Daniel Berrigan Walt Whitman Martin Sheen Nick Virgilio Edwina Gateley Mother Theresa Thich Naht Hahn Mairead Corrigan Mick Maloney Eugene O’Donnell Barbara Dever Harry Reasoner Othmar Carli Sister Peg Hynes Cesar Chavez Eileen Egan Paddy Doherty Michael Flatley Tommy Sands Lester Conner Father Des Wilson
FAMOUS FACES AT SACRED HEART
The first words laid down in the Constitution of Ireland are these: In the name of the Most Holy Trinity from whom all authority and to whom, as our final end, all actions both of men and of states, must be referred. I begin with these words, because Lester Conner, who came to Mass at Sacred Heart in Camden on May 23, 2004, a month after I first met him at Seamus Heaney’s Lecture in Philadelphia in April, wrote to me shortly afterwards and said: “Being at your Mass the other Sunday was very important for me. There are only a very few priests (and of course, the Trinity) that keep me pretty much in and happy in the Church. I’m not a primadonna, but I still do have a mind that thinks for itself.” No one had ever said to me before, that the Trinity had kept him or her in the Catholic Church. Lester’s letter continues: “Once, a Monsignor said: ‘the Church is not a supermarket. You can’t just walk in and just buy only what you want.’ I replied: “O, yes, I can if you are offering stale bread and vinegar wine.”
So, God help Father John McNamee, the Pastor here, and me on this day when we, with all of you, celebrate the Resurrection of Christ for Lester Conner who died in Florida on February 20, 2005. Together, we lift the life and goodness of his eighty-five years to God for ever. Indeed, into the infinite intimacy of the Holy Trinity. God help us all do it even half right. On the altar of your heart adorned with memories, and on the holy altar of St. Malachy’s, we offer his life with the Body and Blood of Christ.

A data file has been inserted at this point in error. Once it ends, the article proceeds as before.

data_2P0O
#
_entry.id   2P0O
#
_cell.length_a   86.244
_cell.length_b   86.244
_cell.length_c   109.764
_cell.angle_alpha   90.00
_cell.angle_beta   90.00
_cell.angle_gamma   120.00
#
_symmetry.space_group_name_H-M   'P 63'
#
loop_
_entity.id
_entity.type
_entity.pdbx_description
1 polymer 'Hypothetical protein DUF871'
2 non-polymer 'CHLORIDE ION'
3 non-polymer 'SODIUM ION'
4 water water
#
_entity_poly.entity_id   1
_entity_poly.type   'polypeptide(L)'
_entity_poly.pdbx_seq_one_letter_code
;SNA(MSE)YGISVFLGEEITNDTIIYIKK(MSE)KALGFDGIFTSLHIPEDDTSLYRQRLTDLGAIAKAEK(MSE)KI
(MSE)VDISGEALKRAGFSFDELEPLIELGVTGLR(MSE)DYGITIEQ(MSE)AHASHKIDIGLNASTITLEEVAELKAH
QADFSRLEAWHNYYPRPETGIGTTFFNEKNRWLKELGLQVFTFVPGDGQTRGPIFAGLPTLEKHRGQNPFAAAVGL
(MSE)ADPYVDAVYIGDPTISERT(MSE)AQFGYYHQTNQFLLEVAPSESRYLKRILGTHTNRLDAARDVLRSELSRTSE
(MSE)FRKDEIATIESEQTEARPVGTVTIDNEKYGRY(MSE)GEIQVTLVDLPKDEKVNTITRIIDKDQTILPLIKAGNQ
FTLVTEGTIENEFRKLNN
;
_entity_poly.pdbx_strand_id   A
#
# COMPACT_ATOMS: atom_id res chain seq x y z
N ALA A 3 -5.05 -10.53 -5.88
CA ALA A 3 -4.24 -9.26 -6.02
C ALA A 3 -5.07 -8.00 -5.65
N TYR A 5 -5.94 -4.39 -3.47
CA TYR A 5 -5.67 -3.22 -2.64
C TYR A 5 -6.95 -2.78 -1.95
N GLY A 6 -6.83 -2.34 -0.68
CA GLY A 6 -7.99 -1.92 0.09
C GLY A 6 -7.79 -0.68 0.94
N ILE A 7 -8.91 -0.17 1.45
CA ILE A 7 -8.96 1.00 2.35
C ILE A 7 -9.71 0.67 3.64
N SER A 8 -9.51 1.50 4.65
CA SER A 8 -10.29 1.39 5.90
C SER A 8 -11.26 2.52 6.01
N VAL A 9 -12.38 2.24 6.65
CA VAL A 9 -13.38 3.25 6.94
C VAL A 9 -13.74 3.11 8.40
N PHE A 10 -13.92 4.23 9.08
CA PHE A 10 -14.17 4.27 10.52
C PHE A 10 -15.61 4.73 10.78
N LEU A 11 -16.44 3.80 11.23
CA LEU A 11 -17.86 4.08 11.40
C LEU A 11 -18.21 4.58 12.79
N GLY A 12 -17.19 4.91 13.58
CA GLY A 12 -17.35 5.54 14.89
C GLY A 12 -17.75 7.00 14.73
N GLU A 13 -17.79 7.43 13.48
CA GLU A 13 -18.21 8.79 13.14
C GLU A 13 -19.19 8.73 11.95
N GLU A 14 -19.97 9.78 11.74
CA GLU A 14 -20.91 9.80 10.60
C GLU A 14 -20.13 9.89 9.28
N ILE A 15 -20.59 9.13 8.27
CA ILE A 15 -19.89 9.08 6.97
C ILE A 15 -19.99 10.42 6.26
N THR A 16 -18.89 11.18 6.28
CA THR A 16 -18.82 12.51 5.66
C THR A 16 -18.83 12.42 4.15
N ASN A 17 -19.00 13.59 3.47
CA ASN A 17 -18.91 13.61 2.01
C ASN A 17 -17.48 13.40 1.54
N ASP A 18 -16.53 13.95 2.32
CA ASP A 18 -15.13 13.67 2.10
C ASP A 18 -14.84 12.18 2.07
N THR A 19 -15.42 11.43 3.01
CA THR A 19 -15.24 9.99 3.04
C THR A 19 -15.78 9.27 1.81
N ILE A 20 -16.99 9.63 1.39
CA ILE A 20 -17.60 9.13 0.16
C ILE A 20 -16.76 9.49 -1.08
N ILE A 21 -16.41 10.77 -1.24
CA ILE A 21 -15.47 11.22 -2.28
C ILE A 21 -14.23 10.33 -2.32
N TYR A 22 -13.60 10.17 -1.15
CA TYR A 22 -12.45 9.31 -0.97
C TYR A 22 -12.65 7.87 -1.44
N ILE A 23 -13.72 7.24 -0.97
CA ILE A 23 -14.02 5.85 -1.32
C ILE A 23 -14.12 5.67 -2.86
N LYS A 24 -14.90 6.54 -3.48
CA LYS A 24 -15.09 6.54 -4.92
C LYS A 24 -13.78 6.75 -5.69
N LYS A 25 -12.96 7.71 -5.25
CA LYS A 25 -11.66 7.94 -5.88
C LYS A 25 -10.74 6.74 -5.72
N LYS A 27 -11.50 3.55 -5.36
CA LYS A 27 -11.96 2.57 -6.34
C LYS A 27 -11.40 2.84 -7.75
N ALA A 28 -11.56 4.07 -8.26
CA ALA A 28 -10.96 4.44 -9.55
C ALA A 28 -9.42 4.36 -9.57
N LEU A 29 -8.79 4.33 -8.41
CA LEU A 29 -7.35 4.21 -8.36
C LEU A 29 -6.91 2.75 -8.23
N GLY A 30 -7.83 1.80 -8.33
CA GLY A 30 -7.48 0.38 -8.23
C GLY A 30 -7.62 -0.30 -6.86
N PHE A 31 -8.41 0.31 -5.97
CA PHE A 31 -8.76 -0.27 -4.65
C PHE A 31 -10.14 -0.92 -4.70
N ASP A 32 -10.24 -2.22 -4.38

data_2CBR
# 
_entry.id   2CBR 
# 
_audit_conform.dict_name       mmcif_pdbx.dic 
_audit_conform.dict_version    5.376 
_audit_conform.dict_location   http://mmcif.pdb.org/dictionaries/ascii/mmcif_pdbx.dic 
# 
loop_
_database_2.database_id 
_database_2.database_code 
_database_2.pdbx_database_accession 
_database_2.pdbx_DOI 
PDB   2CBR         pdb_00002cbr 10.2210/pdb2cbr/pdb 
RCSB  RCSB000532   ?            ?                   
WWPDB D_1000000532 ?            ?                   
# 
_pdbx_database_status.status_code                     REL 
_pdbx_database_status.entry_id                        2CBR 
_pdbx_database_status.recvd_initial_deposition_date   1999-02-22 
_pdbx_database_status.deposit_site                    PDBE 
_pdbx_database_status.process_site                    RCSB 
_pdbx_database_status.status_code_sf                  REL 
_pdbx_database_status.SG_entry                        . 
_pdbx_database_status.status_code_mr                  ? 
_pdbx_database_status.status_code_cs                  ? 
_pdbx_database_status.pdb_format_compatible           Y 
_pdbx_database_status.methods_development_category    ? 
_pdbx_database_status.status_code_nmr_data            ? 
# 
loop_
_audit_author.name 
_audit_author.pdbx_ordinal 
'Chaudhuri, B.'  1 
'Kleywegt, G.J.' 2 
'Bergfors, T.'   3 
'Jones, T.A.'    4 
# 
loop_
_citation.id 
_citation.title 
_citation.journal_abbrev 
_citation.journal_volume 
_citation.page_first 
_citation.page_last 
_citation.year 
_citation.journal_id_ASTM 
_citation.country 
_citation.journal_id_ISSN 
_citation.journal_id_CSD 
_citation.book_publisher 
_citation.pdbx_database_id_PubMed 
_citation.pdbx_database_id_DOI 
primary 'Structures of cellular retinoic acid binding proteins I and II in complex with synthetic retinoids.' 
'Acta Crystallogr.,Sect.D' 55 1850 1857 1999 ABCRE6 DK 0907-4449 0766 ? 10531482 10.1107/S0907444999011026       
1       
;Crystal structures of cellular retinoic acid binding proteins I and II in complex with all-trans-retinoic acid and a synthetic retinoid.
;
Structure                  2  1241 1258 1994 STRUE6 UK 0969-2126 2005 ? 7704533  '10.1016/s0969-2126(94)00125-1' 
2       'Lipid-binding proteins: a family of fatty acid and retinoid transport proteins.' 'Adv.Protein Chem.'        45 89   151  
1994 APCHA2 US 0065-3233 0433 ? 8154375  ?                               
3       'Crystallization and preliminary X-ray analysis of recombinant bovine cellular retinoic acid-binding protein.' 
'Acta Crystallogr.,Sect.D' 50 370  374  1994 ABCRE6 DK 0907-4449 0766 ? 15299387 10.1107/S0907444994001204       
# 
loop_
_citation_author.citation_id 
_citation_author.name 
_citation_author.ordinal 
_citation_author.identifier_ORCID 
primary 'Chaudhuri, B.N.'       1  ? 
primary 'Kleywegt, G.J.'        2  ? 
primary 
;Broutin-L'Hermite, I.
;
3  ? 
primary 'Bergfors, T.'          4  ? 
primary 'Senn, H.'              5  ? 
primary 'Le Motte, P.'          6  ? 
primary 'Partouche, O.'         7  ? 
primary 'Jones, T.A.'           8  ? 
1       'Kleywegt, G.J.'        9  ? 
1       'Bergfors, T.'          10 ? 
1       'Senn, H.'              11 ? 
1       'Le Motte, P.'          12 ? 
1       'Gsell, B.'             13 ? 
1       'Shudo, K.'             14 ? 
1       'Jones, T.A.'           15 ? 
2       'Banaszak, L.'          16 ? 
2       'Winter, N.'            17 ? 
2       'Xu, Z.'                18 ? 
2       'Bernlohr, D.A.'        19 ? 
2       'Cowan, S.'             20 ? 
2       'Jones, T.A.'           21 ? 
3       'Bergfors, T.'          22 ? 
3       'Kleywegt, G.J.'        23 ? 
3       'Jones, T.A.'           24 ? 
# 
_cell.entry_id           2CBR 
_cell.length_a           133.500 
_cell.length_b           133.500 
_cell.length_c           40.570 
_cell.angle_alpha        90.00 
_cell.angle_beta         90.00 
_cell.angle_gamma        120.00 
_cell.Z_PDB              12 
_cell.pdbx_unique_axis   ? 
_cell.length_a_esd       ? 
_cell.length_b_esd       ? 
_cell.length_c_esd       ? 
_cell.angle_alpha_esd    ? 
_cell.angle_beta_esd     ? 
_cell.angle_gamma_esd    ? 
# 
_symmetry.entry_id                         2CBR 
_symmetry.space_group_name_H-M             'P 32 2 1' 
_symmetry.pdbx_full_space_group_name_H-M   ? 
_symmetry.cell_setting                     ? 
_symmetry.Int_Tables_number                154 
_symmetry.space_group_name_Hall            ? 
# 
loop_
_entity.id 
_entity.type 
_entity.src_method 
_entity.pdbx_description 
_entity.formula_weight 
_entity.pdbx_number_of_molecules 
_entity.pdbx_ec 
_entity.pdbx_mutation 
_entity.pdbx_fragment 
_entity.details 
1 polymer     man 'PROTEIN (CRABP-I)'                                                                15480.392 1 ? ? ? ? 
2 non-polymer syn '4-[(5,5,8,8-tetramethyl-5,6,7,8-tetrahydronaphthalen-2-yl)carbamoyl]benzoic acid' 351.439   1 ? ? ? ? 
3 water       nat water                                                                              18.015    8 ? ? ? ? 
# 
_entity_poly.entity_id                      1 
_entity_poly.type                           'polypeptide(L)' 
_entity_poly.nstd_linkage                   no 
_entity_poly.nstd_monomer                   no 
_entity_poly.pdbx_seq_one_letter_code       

Lester Conner, who converted to Catholicism along the way, was 46 years old when the Second Vatican Council created a refreshing shift in the Catholic Church and gave us what we celebrate today, the Mass of the Resurrection for Lester I. Conner. We will carry bread and wine to the altar and with it we will carry the life and the times of this venerable man five and eighty years of a joy-filled life. With the help of God, the bread will be fresh and the wine will have the sweetness of life as we celebrate our hope. The lean bright body that gleamed in our midst has passed away from us but the splendid spirit that broke through his face and actions, passed over into glory. Into the circle and dance of the everlasting Trinity.
Down here, life’s journey often is a mill wheel grind, a wine press of pressure sometimes, but thanks be to God, in Lester, by some wonderful miracle, the bread of his days despite the hardship of life sometimes, always seemed to be crackling and the wine of his time was joy. These elements, bread and wine, with their painful pressure from the fields to the table were chosen by Jesus to be his body and blood. They are us too. They are perfect.
To the question, where are you from, Lester would answer Minneapolis, a great place to bring his body into being. Minneapolis with its Greek suffix of polis, attached originally to “minnehaha”, Which means “laughing waters”. That face of his, with its tears and smiles was at times a picture of “laughing waters”. The youngest of five, he was born after Dorothy, a pair of peas from a happy pod, playing all the while were they. “Besides”, he wrote to me “my flute playing father was Michael too.” Music there from the beginning. Illness, however, shadowed near in his mother. He graduated from Minnesota High School in 1939 and on to studies in the University of Minnesota, was drafted in 1943 to work on a military railroad in France. Home in 1945. Then he got a Bachelor Degree in English History 1947. And a doctorate in Columbia in 1963. He taught at the University of Dayton, and other places.